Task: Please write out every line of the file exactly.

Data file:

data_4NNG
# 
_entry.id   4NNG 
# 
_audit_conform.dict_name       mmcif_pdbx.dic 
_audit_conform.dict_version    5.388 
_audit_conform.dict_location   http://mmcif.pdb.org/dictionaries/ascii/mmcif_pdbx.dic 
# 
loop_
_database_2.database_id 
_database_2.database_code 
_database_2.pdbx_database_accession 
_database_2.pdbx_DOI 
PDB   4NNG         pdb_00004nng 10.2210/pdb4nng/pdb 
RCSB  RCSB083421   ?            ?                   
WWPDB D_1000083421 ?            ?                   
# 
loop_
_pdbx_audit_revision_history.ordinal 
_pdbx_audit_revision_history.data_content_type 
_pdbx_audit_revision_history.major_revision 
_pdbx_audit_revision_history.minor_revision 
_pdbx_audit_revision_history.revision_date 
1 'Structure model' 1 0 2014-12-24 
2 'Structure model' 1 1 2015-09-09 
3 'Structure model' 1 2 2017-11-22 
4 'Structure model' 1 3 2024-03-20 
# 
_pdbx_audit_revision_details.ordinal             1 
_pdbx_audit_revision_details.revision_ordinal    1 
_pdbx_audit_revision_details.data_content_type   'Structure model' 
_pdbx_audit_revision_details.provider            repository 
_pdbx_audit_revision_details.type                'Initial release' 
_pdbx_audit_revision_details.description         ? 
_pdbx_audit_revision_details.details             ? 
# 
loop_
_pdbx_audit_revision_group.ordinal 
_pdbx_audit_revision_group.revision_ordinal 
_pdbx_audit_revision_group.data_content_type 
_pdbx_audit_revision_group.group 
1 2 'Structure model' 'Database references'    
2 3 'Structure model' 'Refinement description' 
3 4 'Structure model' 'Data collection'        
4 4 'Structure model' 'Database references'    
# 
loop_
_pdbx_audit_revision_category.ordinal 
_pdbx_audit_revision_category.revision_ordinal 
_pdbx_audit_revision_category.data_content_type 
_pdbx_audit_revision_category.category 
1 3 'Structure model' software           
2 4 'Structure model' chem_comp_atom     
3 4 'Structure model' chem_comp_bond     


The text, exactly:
data_4NNG
# 
_entry.id   4NNG 
# 
_audit_conform.dict_name       mmcif_pdbx.dic 
_audit_conform.dict_version    5.388 
_audit_conform.dict_location   http://mmcif.pdb.org/dictionaries/ascii/mmcif_pdbx.dic 
# 
loop_
_database_2.database_id 
_database_2.database_code 
_database_2.pdbx_database_accession 
_database_2.pdbx_DOI 
PDB   4NNG         pdb_00004nng 10.2210/pdb4nng/pdb 
RCSB  RCSB083421   ?            ?                   
WWPDB D_1000083421 ?            ?                   
# 
loop_
_pdbx_audit_revision_history.ordinal 
_pdbx_audit_revision_history.data_content_type 
_pdbx_audit_revision_history.major_revision 
_pdbx_audit_revision_history.minor_revision 
_pdbx_audit_revision_history.revision_date 
1 'Structure model' 1 0 2014-12-24 
2 'Structure model' 1 1 2015-09-09 
3 'Structure model' 1 2 2017-11-22 
4 'Structure model' 1 3 2024-03-20 
# 
_pdbx_audit_revision_details.ordinal             1 
_pdbx_audit_revision_details.revision_ordinal    1 
_pdbx_audit_revision_details.data_content_type   'Structure model' 
_pdbx_audit_revision_details.provider            repository 
_pdbx_audit_revision_details.type                'Initial release' 
_pdbx_audit_revision_details.description         ? 
_pdbx_audit_revision_details.details             ? 
# 
loop_
_pdbx_audit_revision_group.ordinal 
_pdbx_audit_revision_group.revision_ordinal 
_pdbx_audit_revision_group.data_content_type 
_pdbx_audit_revision_group.group 
1 2 'Structure model' 'Database references'    
2 3 'Structure model' 'Refinement description' 
3 4 'Structure model' 'Data collection'        
4 4 'Structure model' 'Database references'    
# 
loop_
_pdbx_audit_revision_category.ordinal 
_pdbx_audit_revision_category.revision_ordinal 
_pdbx_audit_revision_category.data_content_type 
_pdbx_audit_revision_category.category 
1 3 'Structure model' software           
2 4 'Structure model' chem_comp_atom     
3 4 'Structure model' chem_comp_bond     